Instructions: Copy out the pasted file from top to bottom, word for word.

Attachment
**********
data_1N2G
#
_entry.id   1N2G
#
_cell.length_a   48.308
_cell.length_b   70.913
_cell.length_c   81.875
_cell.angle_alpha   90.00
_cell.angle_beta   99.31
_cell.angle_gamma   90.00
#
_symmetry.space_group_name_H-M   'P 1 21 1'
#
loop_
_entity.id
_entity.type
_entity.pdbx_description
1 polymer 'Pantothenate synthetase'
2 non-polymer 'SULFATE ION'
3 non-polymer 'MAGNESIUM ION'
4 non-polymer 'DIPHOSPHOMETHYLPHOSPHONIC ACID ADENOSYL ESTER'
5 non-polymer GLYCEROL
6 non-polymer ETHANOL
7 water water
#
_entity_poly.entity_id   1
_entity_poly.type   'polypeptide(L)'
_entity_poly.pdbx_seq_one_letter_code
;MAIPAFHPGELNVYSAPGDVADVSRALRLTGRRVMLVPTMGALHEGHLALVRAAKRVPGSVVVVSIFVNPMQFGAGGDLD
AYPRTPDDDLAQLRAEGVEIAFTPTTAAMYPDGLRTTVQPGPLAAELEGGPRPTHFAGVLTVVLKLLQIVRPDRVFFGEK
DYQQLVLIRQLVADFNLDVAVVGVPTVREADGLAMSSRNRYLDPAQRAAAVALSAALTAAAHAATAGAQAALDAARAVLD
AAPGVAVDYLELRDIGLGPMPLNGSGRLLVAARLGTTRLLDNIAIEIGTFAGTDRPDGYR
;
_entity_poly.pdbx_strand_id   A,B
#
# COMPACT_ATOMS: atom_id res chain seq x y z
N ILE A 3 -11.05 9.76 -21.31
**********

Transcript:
data_1N2G
#
_entry.id   1N2G
#
_cell.length_a   48.308
_cell.length_b   70.913
_cell.length_c   81.875
_cell.angle_alpha   90.00
_cell.angle_beta   99.31
_cell.angle_gamma   90.00
#
_symmetry.space_group_name_H-M   'P 1 21 1'
#
loop_
_entity.id
_entity.type
_entity.pdbx_description
1 polymer 'Pantothenate synthetase'
2 non-polymer 'SULFATE ION'
3 non-polymer 'MAGNESIUM ION'
4 non-polymer 'DIPHOSPHOMETHYLPHOSPHONIC ACID ADENOSYL ESTER'
5 non-polymer GLYCEROL
6 non-polymer ETHANOL
7 water water
#
_entity_poly.entity_id   1
_entity_poly.type   'polypeptide(L)'
_entity_poly.pdbx_seq_one_letter_code
;MAIPAFHPGELNVYSAPGDVADVSRALRLTGRRVMLVPTMGALHEGHLALVRAAKRVPGSVVVVSIFVNPMQFGAGGDLD
AYPRTPDDDLAQLRAEGVEIAFTPTTAAMYPDGLRTTVQPGPLAAELEGGPRPTHFAGVLTVVLKLLQIVRPDRVFFGEK
DYQQLVLIRQLVADFNLDVAVVGVPTVREADGLAMSSRNRYLDPAQRAAAVALSAALTAAAHAATAGAQAALDAARAVLD
AAPGVAVDYLELRDIGLGPMPLNGSGRLLVAARLGTTRLLDNIAIEIGTFAGTDRPDGYR
;
_entity_poly.pdbx_strand_id   A,B
#
# COMPACT_ATOMS: atom_id res chain seq x y z
N ILE A 3 -11.05 9.76 -21.31